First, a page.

The UK became a member of the European Community on the 1st January 1973. European Community Law has continued to develop throughout the years to give rights to European nationals of the member states of the European Economic Area and their dependants to enter and remain in the UK without restrictions. The European Economic Area (EEA) was created between the European nationals and the former European Free Trade Association countries under the EC Treaty to give their nationals free movement rights within the area.
The member states of the EU are Austria, Belgium, Bulgaria, Cyprus, Czech Republic, Denmark, Estonia, Finland, France, Germany, Greece, Hungary, Ireland, Italy, Latvia, Lithuania, Luxembourg, Malta, Netherlands, Poland, Portugal, Romania Slovak Republic, Slovenia, Spain, Sweden and the UK.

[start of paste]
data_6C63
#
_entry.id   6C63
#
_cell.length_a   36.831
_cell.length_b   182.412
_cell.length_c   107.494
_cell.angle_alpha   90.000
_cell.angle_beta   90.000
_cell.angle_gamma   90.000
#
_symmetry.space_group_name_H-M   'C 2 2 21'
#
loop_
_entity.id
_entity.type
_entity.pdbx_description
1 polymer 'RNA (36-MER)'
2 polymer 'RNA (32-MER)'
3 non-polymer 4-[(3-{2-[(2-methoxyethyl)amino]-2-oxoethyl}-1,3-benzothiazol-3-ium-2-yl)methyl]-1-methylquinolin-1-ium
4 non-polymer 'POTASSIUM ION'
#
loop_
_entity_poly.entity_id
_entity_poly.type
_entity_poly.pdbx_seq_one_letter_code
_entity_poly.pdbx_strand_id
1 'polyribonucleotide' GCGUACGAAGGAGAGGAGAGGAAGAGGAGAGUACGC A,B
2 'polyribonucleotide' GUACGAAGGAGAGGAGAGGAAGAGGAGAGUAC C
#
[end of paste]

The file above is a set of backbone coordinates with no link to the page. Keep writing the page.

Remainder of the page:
The member states of the EEA who are not members of the EU are Iceland, Norway and Liechtenstein. Switzerland has entered into an Agreement with the European Community to extend full freedom of movement rights and, therefore, Swiss nationals are treated as if they were EEA nationals.
Please note that there is a transitional period for the new member states joining on the 1st May 2004 and the 1st January 2007, and nationals from those new member states, do not enjoy the complete freedom of movement during this transitional period. Restrictions have been imposed on the freedom of movement and assessed on the labour market for those new member states. The new member states that joined the EU in 2004 are Czech Republic, Estonia, Hungary, Latvia, Lithuania, Poland, Slovak Republic and Slovenia (the A8 nationals) and, in 2007, Romania and Bulgaria (the A2 nationals).